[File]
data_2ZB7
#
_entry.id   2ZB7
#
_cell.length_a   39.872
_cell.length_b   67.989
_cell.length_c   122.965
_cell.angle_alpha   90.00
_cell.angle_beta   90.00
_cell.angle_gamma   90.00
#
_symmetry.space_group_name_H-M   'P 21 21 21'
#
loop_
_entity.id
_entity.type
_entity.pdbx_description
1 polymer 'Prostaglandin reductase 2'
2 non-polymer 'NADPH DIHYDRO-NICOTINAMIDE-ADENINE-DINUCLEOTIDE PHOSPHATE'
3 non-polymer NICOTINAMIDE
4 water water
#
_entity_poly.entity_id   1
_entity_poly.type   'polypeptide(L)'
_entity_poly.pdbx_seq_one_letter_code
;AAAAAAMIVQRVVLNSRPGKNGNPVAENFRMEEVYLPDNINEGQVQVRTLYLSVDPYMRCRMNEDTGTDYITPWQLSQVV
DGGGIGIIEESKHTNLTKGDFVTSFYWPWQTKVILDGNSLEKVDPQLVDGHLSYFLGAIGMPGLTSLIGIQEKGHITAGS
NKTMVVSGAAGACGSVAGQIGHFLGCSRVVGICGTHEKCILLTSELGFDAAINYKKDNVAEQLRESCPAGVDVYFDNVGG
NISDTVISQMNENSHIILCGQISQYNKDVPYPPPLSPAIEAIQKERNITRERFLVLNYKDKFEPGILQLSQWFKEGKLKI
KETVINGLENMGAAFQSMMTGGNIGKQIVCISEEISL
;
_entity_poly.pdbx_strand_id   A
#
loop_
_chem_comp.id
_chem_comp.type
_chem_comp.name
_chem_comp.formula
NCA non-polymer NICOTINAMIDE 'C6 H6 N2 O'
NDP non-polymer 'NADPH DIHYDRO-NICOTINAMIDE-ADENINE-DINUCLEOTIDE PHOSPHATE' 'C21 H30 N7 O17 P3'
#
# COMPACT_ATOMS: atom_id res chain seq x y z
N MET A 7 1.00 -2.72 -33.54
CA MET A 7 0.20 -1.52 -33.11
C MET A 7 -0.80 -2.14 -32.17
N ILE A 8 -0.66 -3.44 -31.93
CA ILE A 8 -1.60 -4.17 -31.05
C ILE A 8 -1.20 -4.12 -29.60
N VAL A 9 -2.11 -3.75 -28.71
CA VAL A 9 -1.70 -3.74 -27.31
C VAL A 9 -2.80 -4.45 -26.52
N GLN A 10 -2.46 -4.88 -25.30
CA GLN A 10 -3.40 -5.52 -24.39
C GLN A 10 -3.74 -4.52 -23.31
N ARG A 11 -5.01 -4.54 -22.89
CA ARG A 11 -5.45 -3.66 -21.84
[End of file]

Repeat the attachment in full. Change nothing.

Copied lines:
data_2ZB7
#
_entry.id   2ZB7
#
_cell.length_a   39.872
_cell.length_b   67.989
_cell.length_c   122.965
_cell.angle_alpha   90.00
_cell.angle_beta   90.00
_cell.angle_gamma   90.00
#
_symmetry.space_group_name_H-M   'P 21 21 21'
#
loop_
_entity.id
_entity.type
_entity.pdbx_description
1 polymer 'Prostaglandin reductase 2'
2 non-polymer 'NADPH DIHYDRO-NICOTINAMIDE-ADENINE-DINUCLEOTIDE PHOSPHATE'
3 non-polymer NICOTINAMIDE
4 water water
#
_entity_poly.entity_id   1
_entity_poly.type   'polypeptide(L)'
_entity_poly.pdbx_seq_one_letter_code
;AAAAAAMIVQRVVLNSRPGKNGNPVAENFRMEEVYLPDNINEGQVQVRTLYLSVDPYMRCRMNEDTGTDYITPWQLSQVV
DGGGIGIIEESKHTNLTKGDFVTSFYWPWQTKVILDGNSLEKVDPQLVDGHLSYFLGAIGMPGLTSLIGIQEKGHITAGS
NKTMVVSGAAGACGSVAGQIGHFLGCSRVVGICGTHEKCILLTSELGFDAAINYKKDNVAEQLRESCPAGVDVYFDNVGG
NISDTVISQMNENSHIILCGQISQYNKDVPYPPPLSPAIEAIQKERNITRERFLVLNYKDKFEPGILQLSQWFKEGKLKI
KETVINGLENMGAAFQSMMTGGNIGKQIVCISEEISL
;
_entity_poly.pdbx_strand_id   A
#
loop_
_chem_comp.id
_chem_comp.type
_chem_comp.name
_chem_comp.formula
NCA non-polymer NICOTINAMIDE 'C6 H6 N2 O'
NDP non-polymer 'NADPH DIHYDRO-NICOTINAMIDE-ADENINE-DINUCLEOTIDE PHOSPHATE' 'C21 H30 N7 O17 P3'
#
# COMPACT_ATOMS: atom_id res chain seq x y z
N MET A 7 1.00 -2.72 -33.54
CA MET A 7 0.20 -1.52 -33.11
C MET A 7 -0.80 -2.14 -32.17
N ILE A 8 -0.66 -3.44 -31.93
CA ILE A 8 -1.60 -4.17 -31.05
C ILE A 8 -1.20 -4.12 -29.60
N VAL A 9 -2.11 -3.75 -28.71
CA VAL A 9 -1.70 -3.74 -27.31
C VAL A 9 -2.80 -4.45 -26.52
N GLN A 10 -2.46 -4.88 -25.30
CA GLN A 10 -3.40 -5.52 -24.39
C GLN A 10 -3.74 -4.52 -23.31
N ARG A 11 -5.01 -4.54 -22.89
CA ARG A 11 -5.45 -3.66 -21.84